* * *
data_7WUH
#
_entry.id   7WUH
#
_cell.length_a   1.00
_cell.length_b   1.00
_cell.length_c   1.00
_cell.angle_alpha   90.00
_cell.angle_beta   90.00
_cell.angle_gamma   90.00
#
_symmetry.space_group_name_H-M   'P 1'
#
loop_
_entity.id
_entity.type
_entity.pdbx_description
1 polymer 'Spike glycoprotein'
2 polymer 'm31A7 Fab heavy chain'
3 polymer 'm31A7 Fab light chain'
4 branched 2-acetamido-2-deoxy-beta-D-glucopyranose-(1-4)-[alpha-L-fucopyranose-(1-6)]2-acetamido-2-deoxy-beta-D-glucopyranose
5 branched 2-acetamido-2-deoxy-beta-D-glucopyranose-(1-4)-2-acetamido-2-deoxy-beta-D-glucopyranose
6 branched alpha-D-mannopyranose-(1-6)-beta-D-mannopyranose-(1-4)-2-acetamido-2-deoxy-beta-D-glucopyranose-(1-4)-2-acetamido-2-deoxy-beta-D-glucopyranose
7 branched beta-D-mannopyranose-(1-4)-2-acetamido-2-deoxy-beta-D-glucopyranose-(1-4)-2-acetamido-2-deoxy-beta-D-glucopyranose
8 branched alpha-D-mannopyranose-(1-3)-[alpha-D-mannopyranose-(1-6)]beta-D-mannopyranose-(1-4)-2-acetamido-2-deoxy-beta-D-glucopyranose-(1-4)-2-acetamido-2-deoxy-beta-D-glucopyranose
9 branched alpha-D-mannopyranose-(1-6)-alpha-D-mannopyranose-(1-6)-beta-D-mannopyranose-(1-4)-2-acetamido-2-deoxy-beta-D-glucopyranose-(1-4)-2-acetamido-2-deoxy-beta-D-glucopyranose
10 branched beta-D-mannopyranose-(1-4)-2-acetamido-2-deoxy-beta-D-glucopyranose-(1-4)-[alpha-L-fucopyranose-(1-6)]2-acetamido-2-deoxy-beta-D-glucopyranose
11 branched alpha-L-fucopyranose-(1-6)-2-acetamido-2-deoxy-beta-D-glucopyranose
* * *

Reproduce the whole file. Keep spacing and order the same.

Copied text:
data_7WUH
#
_entry.id   7WUH
#
_cell.length_a   1.00
_cell.length_b   1.00
_cell.length_c   1.00
_cell.angle_alpha   90.00
_cell.angle_beta   90.00
_cell.angle_gamma   90.00
#
_symmetry.space_group_name_H-M   'P 1'
#
loop_
_entity.id
_entity.type
_entity.pdbx_description
1 polymer 'Spike glycoprotein'
2 polymer 'm31A7 Fab heavy chain'
3 polymer 'm31A7 Fab light chain'
4 branched 2-acetamido-2-deoxy-beta-D-glucopyranose-(1-4)-[alpha-L-fucopyranose-(1-6)]2-acetamido-2-deoxy-beta-D-glucopyranose
5 branched 2-acetamido-2-deoxy-beta-D-glucopyranose-(1-4)-2-acetamido-2-deoxy-beta-D-glucopyranose
6 branched alpha-D-mannopyranose-(1-6)-beta-D-mannopyranose-(1-4)-2-acetamido-2-deoxy-beta-D-glucopyranose-(1-4)-2-acetamido-2-deoxy-beta-D-glucopyranose
7 branched beta-D-mannopyranose-(1-4)-2-acetamido-2-deoxy-beta-D-glucopyranose-(1-4)-2-acetamido-2-deoxy-beta-D-glucopyranose
8 branched alpha-D-mannopyranose-(1-3)-[alpha-D-mannopyranose-(1-6)]beta-D-mannopyranose-(1-4)-2-acetamido-2-deoxy-beta-D-glucopyranose-(1-4)-2-acetamido-2-deoxy-beta-D-glucopyranose
9 branched alpha-D-mannopyranose-(1-6)-alpha-D-mannopyranose-(1-6)-beta-D-mannopyranose-(1-4)-2-acetamido-2-deoxy-beta-D-glucopyranose-(1-4)-2-acetamido-2-deoxy-beta-D-glucopyranose
10 branched beta-D-mannopyranose-(1-4)-2-acetamido-2-deoxy-beta-D-glucopyranose-(1-4)-[alpha-L-fucopyranose-(1-6)]2-acetamido-2-deoxy-beta-D-glucopyranose
11 branched alpha-L-fucopyranose-(1-6)-2-acetamido-2-deoxy-beta-D-glucopyranose